Monday, April 14, 2014

Counting down while down for the count

We are in our final week here in Stuart, counting down the days to our planned departure, currently slated for Wednesday morning.  I have another follow-up with the eye surgeon Tuesday morning, and I am hoping that my vision will have improved enough by then that I am fully functional.  That has decidedly not been the case thus far, so not much has gotten done around here over the last week.

My left, "LASIK" eye is great, with near-perfect vision, and I have been relying on it for nearly everything.  The right, "PRK" eye, while now focusing to better than 20/40, is still quite fuzzy due to the ongoing corneal healing.  One consequence of the two eyes being quite different is that I can't get a pair of reading glasses that works for both, and so I have been useless for close-up work.  Even reading and working on the computer is a challenge right now and I am limiting my time.  For the first few days after surgery, about all I could do was sit and converse, so we are happy to have the convenient company of friends here.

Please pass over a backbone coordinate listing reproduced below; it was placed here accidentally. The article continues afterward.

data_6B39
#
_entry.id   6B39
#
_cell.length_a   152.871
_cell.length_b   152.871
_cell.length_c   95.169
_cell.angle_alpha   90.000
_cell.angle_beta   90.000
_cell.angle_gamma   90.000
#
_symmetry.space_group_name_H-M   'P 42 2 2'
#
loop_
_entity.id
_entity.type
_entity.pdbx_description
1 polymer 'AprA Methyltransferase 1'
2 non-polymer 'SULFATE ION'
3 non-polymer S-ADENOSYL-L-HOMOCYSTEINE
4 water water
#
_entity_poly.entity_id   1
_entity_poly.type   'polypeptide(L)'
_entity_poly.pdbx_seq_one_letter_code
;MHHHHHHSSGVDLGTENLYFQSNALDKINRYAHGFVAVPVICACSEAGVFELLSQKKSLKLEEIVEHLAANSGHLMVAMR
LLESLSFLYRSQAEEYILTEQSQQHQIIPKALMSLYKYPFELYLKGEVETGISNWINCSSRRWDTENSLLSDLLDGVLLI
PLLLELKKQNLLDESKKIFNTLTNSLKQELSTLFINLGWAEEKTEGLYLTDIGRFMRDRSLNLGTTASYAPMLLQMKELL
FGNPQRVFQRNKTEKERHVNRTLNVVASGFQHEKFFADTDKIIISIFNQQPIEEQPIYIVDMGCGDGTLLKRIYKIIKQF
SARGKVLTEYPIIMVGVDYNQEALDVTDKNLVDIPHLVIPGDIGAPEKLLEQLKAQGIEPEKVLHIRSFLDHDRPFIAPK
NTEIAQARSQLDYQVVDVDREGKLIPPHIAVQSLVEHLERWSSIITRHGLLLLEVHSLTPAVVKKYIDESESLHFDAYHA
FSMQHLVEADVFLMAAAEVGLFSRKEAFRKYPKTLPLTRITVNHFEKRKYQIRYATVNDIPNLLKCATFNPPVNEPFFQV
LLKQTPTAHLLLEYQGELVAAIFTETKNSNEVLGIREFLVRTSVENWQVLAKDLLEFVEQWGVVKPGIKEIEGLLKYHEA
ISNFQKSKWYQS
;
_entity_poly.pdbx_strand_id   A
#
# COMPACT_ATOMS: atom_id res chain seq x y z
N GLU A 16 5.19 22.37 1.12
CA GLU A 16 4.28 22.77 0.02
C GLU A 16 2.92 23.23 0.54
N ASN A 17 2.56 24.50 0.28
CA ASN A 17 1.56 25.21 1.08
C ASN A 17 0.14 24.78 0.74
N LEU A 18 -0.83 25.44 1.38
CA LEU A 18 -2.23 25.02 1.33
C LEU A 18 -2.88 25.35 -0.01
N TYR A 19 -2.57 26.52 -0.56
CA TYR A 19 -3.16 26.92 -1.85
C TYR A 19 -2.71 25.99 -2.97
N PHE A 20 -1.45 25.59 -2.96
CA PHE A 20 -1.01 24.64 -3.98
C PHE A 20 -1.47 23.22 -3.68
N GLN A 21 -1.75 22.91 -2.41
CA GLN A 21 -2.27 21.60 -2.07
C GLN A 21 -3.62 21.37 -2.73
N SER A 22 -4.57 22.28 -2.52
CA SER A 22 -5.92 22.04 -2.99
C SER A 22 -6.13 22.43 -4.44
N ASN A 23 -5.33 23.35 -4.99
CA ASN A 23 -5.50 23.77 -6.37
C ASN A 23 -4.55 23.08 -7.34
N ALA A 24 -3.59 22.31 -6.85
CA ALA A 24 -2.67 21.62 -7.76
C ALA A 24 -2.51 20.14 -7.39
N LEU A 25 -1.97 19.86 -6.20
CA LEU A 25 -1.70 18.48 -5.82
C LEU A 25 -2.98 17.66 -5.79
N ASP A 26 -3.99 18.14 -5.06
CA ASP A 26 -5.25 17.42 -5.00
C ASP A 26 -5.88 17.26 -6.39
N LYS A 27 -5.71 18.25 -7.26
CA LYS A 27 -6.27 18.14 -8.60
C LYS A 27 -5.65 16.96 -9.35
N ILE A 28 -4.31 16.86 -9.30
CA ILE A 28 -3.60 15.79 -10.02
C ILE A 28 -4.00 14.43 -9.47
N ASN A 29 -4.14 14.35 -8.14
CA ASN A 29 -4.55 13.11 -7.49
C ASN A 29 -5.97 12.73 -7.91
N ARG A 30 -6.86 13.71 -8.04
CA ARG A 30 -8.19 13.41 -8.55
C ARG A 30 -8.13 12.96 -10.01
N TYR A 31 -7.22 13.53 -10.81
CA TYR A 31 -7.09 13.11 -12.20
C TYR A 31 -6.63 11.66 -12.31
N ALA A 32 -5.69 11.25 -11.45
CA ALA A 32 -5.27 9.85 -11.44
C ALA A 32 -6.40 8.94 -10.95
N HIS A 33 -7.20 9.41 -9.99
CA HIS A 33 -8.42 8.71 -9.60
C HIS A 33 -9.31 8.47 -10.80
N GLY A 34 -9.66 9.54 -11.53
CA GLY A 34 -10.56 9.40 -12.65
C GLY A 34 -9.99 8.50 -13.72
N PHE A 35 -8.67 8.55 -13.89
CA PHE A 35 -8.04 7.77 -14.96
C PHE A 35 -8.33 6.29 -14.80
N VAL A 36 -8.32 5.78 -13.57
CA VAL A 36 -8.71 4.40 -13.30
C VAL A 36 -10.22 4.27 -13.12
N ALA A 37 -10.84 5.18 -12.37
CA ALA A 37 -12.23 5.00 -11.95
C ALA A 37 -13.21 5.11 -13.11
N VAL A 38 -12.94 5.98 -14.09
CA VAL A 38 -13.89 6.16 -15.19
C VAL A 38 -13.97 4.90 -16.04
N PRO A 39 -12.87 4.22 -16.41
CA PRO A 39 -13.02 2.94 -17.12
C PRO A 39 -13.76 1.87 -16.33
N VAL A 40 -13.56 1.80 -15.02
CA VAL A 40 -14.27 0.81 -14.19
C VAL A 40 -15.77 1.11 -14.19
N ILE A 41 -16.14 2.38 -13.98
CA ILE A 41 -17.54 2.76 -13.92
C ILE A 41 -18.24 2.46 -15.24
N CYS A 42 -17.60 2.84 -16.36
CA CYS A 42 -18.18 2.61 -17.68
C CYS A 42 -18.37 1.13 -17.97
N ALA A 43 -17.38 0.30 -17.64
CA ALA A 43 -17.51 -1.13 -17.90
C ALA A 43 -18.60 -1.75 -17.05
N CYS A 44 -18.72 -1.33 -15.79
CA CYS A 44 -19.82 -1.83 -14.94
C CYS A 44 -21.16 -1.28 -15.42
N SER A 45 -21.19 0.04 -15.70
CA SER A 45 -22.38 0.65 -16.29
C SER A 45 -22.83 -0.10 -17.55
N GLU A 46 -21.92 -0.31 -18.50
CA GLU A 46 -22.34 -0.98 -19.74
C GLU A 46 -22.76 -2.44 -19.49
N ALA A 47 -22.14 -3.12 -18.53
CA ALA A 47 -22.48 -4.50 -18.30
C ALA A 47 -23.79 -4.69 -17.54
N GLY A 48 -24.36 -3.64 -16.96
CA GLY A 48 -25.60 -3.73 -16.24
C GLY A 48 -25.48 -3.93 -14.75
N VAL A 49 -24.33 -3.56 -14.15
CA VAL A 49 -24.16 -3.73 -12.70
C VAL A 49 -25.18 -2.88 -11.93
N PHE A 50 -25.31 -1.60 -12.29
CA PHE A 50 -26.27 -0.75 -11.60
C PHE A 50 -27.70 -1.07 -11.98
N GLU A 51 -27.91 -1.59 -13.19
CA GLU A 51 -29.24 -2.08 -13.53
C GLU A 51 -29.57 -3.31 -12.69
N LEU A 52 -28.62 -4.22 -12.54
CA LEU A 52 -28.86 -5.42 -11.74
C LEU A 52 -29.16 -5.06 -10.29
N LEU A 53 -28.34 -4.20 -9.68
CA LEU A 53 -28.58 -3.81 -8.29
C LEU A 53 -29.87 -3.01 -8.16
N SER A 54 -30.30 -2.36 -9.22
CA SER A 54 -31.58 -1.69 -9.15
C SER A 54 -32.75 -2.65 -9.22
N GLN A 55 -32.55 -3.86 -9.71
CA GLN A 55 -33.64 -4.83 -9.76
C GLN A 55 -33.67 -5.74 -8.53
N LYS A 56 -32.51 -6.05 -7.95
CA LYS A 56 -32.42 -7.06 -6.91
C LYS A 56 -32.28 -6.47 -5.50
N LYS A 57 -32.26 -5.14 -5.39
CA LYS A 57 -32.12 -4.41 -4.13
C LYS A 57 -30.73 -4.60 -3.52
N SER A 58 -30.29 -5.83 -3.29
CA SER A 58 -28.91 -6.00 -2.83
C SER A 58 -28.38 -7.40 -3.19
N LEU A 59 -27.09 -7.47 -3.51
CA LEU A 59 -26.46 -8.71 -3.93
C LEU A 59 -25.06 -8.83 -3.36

Re-certified raft in its cradle, before strapping it down.

It gets better every day, and I've been able to ride the scooter and get a few projects done that don't require close stereoscopic vision.  We got our life raft back and I mounted it to the boat deck, horizontally just behind the aft rail, and with the painter now attached in the proper place.  Louise sewed a spiffy cover for it out of Sunbrella fabric so we can keep it out of the sun, hoping to avoid the UV-related container damage it's been suffering exposed on the rail.

Raft weather cover, glistening in the morning dew. "Bump" at top right is the hydrostatic release, which is a couple of inches proud of the canister.  The cover is held on only by a shock-cord gather around the bottom, so it will come off with the raft should the boat sink.